Scientific research is guided by a standard set of steps called the scientific method. The steps can be remembered by the acronym HEAR: hypothesis, experiment, analysis, results. Within the experiment and analysis parts of research, there are numerous methods and procedures that can be used to carry out the scientific inquiry.
The hypothesis stage of research consists of three main parts: asking the question, doing background research in order to educate yourself on the basics of the research subject and formulating a hypothesis. Every experiment is designed to answer a question, and that is why the formulation of the research question is the first part of the scientific method. Background research usually involves reading relevant journal articles so that you are aware of the research that has been done on the subject. After doing your background research, you should be able to formulate a logical hypothesis, which is your educated guess as to either the results of the experiment or the cause-and-effect relationship between the dependent and independent variables in the experiment.
Once you have formulated your hypothesis, it is time to design an experiment that will test the hypothesis. It is important to include appropriate controls. A negative control is a version of the experiment expected to yield negative results. Similarly, the positive control is a version of the experiment that should yield a positive result. If either control does not behave as expected, the experimental procedures or assumptions were flawed, and the results you obtained will be invalid. In addition to including appropriate controls, you should decide on a basic method of data acquisition. If the experiment can be viewed directly, this acquisition can be as simple as visual observation. If you are dealing with microscopic specimens, you may need to use an indirect method of visualization, such as fluorescence microscopy or antibody-linked immunosorbent assays.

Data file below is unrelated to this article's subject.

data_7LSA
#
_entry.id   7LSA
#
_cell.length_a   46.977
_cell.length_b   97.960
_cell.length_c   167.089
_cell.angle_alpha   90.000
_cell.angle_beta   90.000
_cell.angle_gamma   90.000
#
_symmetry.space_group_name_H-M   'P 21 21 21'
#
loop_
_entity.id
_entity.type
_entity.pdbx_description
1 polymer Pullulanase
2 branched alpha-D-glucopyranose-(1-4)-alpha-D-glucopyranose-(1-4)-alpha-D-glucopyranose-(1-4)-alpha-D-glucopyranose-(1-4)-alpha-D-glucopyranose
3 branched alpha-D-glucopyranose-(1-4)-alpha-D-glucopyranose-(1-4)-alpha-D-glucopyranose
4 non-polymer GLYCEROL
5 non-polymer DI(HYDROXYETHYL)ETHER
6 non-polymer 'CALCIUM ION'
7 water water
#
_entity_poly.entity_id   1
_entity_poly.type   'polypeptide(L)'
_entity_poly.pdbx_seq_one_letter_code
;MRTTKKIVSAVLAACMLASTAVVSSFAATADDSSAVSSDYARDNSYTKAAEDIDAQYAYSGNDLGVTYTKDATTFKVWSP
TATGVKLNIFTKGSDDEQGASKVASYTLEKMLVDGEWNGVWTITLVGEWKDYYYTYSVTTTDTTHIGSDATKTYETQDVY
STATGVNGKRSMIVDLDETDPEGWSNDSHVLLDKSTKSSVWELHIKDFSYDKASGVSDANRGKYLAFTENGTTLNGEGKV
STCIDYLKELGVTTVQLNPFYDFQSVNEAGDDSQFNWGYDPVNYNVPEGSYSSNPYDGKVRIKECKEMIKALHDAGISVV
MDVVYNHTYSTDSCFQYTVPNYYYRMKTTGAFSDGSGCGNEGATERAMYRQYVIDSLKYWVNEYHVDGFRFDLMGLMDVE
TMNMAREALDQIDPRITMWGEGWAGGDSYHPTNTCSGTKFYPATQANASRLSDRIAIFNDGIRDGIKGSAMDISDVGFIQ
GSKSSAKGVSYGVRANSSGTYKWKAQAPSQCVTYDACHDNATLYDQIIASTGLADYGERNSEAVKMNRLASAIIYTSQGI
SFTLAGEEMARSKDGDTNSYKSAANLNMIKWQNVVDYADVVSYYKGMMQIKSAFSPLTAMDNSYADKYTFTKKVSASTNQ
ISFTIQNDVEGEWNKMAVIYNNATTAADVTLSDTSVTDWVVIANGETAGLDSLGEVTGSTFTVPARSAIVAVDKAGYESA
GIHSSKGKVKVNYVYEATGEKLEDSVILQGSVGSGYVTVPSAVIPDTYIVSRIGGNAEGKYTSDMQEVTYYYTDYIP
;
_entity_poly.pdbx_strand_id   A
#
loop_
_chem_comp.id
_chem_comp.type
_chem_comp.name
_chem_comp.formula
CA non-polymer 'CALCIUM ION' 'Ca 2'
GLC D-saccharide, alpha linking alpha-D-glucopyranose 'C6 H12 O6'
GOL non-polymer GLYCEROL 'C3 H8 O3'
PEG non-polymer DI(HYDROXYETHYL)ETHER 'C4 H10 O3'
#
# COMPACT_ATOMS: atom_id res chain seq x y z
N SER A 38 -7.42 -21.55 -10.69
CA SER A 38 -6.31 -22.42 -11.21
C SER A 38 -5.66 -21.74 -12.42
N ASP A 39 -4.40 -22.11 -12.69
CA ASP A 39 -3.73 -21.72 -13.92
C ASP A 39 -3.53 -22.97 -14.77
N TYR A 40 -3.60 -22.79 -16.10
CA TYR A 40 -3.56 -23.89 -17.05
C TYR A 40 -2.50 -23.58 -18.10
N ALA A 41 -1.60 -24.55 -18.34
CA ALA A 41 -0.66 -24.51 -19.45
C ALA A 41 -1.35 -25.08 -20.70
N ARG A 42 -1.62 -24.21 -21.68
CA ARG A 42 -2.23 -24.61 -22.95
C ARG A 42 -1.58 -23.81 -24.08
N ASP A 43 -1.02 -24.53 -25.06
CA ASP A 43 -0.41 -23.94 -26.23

In the analysis stage of scientific inquiry, you look at your data and evaluate it in the context of your hypothesis. Common methods of analysis include graphing the dependent versus independent variables, identifying the trend between them and comparing experimental data to known data in order to identify an unknown specimen.
If the data disprove your hypothesis, reject your hypothesis and come up with a new one. If the data support your hypothesis, you can keep your hypothesis because it has not been disproven. However, it is important to remember that the hypothesis has not been proven either since there could always be another cause-and-effect relationship that gives the results you were expecting but for different reasons than the ones stated in your hypothesis. Communicate your results in a paper. If you are attending a research conference, construct a poster that highlights the important parts of your research and paper.
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